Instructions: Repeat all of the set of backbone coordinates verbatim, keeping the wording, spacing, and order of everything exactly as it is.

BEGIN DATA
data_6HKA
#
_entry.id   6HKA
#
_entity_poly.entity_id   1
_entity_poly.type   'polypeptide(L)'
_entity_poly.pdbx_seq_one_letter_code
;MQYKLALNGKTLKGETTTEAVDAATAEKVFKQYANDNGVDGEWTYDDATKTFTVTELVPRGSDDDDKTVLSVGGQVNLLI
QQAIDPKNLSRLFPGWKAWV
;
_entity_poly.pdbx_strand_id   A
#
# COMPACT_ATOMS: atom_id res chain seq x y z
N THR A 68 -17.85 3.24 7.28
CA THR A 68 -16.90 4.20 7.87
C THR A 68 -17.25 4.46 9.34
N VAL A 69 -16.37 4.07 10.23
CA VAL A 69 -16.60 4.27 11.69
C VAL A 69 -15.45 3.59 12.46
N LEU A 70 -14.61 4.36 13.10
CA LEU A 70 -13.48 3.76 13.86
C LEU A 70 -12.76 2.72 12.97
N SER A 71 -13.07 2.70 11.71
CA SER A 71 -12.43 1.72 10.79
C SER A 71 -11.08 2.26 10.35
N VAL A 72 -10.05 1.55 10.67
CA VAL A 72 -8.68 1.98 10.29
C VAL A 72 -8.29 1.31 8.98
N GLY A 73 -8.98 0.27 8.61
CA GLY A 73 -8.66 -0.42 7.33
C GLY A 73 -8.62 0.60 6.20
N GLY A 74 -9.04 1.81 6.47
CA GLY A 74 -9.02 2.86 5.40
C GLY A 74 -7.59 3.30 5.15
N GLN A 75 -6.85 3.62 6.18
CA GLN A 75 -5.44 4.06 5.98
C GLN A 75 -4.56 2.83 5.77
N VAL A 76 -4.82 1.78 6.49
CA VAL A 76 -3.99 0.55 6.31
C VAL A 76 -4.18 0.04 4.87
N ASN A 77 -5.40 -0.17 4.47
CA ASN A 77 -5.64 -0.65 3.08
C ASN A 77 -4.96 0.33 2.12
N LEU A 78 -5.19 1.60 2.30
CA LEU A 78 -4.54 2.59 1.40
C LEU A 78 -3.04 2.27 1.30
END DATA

data_6HKA
#
_entry.id   6HKA
#
_entity_poly.entity_id   1
_entity_poly.type   'polypeptide(L)'
_entity_poly.pdbx_seq_one_letter_code
;MQYKLALNGKTLKGETTTEAVDAATAEKVFKQYANDNGVDGEWTYDDATKTFTVTELVPRGSDDDDKTVLSVGGQVNLLI
QQAIDPKNLSRLFPGWKAWV
;
_entity_poly.pdbx_strand_id   A
#
# COMPACT_ATOMS: atom_id res chain seq x y z
N THR A 68 -17.85 3.24 7.28
CA THR A 68 -16.90 4.20 7.87
C THR A 68 -17.25 4.46 9.34
N VAL A 69 -16.37 4.07 10.23
CA VAL A 69 -16.60 4.27 11.69
C VAL A 69 -15.45 3.59 12.46
N LEU A 70 -14.61 4.36 13.10
CA LEU A 70 -13.48 3.76 13.86
C LEU A 70 -12.76 2.72 12.97
N SER A 71 -13.07 2.70 11.71
CA SER A 71 -12.43 1.72 10.79
C SER A 71 -11.08 2.26 10.35
N VAL A 72 -10.05 1.55 10.67
CA VAL A 72 -8.68 1.98 10.29
C VAL A 72 -8.29 1.31 8.98
N GLY A 73 -8.98 0.27 8.61
CA GLY A 73 -8.66 -0.42 7.33
C GLY A 73 -8.62 0.60 6.20
N GLY A 74 -9.04 1.81 6.47
CA GLY A 74 -9.02 2.86 5.40
C GLY A 74 -7.59 3.30 5.15
N GLN A 75 -6.85 3.62 6.18
CA GLN A 75 -5.44 4.06 5.98
C GLN A 75 -4.56 2.83 5.77
N VAL A 76 -4.82 1.78 6.49
CA VAL A 76 -3.99 0.55 6.31
C VAL A 76 -4.18 0.04 4.87
N ASN A 77 -5.40 -0.17 4.47
CA ASN A 77 -5.64 -0.65 3.08
C ASN A 77 -4.96 0.33 2.12
N LEU A 78 -5.19 1.60 2.30
CA LEU A 78 -4.54 2.59 1.40
C LEU A 78 -3.04 2.27 1.30